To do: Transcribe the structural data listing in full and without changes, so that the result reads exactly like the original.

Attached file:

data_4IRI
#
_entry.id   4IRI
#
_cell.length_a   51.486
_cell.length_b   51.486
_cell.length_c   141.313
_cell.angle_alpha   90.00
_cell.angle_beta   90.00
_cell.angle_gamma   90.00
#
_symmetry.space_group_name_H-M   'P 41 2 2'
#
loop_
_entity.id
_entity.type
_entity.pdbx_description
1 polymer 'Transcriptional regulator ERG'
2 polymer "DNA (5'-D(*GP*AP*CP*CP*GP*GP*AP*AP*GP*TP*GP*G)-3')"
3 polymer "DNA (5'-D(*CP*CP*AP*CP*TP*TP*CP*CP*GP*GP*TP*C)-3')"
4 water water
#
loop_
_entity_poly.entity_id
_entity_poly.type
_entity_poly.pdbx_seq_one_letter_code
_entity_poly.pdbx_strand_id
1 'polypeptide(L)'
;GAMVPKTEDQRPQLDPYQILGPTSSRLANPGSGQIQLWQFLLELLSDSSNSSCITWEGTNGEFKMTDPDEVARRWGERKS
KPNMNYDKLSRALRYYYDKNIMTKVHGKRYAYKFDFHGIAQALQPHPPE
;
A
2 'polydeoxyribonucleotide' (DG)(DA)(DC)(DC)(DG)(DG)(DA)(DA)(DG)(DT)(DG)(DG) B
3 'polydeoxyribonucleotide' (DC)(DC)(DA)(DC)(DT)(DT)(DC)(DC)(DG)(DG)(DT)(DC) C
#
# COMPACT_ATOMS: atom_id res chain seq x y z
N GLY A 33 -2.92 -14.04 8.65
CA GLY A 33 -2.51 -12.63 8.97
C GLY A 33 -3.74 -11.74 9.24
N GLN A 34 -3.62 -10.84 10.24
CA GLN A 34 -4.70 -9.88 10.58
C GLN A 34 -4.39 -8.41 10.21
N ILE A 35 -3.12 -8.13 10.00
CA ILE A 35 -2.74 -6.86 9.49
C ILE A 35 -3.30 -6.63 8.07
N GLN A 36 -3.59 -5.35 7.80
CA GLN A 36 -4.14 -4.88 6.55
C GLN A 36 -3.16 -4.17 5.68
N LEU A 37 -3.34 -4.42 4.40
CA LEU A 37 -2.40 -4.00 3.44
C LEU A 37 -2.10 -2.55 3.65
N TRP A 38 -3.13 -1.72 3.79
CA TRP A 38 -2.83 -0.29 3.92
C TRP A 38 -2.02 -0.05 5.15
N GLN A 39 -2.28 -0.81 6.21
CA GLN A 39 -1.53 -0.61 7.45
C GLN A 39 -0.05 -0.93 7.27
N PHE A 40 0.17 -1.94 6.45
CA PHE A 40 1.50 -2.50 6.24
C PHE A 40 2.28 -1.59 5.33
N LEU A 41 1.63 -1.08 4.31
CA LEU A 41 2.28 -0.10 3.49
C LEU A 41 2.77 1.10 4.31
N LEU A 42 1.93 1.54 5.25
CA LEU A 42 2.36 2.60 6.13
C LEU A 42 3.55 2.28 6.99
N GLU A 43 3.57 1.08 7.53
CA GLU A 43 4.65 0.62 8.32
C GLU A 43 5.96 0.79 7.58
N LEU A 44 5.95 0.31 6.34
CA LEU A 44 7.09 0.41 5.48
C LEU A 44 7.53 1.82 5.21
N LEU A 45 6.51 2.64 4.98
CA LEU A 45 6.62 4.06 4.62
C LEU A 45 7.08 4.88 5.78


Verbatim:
data_4IRI
#
_entry.id   4IRI
#
_cell.length_a   51.486
_cell.length_b   51.486
_cell.length_c   141.313
_cell.angle_alpha   90.00
_cell.angle_beta   90.00
_cell.angle_gamma   90.00
#
_symmetry.space_group_name_H-M   'P 41 2 2'
#
loop_
_entity.id
_entity.type
_entity.pdbx_description
1 polymer 'Transcriptional regulator ERG'
2 polymer "DNA (5'-D(*GP*AP*CP*CP*GP*GP*AP*AP*GP*TP*GP*G)-3')"
3 polymer "DNA (5'-D(*CP*CP*AP*CP*TP*TP*CP*CP*GP*GP*TP*C)-3')"
4 water water
#
loop_
_entity_poly.entity_id
_entity_poly.type
_entity_poly.pdbx_seq_one_letter_code
_entity_poly.pdbx_strand_id
1 'polypeptide(L)'
;GAMVPKTEDQRPQLDPYQILGPTSSRLANPGSGQIQLWQFLLELLSDSSNSSCITWEGTNGEFKMTDPDEVARRWGERKS
KPNMNYDKLSRALRYYYDKNIMTKVHGKRYAYKFDFHGIAQALQPHPPE
;
A
2 'polydeoxyribonucleotide' (DG)(DA)(DC)(DC)(DG)(DG)(DA)(DA)(DG)(DT)(DG)(DG) B
3 'polydeoxyribonucleotide' (DC)(DC)(DA)(DC)(DT)(DT)(DC)(DC)(DG)(DG)(DT)(DC) C
#
# COMPACT_ATOMS: atom_id res chain seq x y z
N GLY A 33 -2.92 -14.04 8.65
CA GLY A 33 -2.51 -12.63 8.97
C GLY A 33 -3.74 -11.74 9.24
N GLN A 34 -3.62 -10.84 10.24
CA GLN A 34 -4.70 -9.88 10.58
C GLN A 34 -4.39 -8.41 10.21
N ILE A 35 -3.12 -8.13 10.00
CA ILE A 35 -2.74 -6.86 9.49
C ILE A 35 -3.30 -6.63 8.07
N GLN A 36 -3.59 -5.35 7.80
CA GLN A 36 -4.14 -4.88 6.55
C GLN A 36 -3.16 -4.17 5.68
N LEU A 37 -3.34 -4.42 4.40
CA LEU A 37 -2.40 -4.00 3.44
C LEU A 37 -2.10 -2.55 3.65
N TRP A 38 -3.13 -1.72 3.79
CA TRP A 38 -2.83 -0.29 3.92
C TRP A 38 -2.02 -0.05 5.15
N GLN A 39 -2.28 -0.81 6.21
CA GLN A 39 -1.53 -0.61 7.45
C GLN A 39 -0.05 -0.93 7.27
N PHE A 40 0.17 -1.94 6.45
CA PHE A 40 1.50 -2.50 6.24
C PHE A 40 2.28 -1.59 5.33
N LEU A 41 1.63 -1.08 4.31
CA LEU A 41 2.28 -0.10 3.49
C LEU A 41 2.77 1.10 4.31
N LEU A 42 1.93 1.54 5.25
CA LEU A 42 2.36 2.60 6.13
C LEU A 42 3.55 2.28 6.99
N GLU A 43 3.57 1.08 7.53
CA GLU A 43 4.65 0.62 8.32
C GLU A 43 5.96 0.79 7.58
N LEU A 44 5.95 0.31 6.34
CA LEU A 44 7.09 0.41 5.48
C LEU A 44 7.53 1.82 5.21
N LEU A 45 6.51 2.64 4.98
CA LEU A 45 6.62 4.06 4.62
C LEU A 45 7.08 4.88 5.78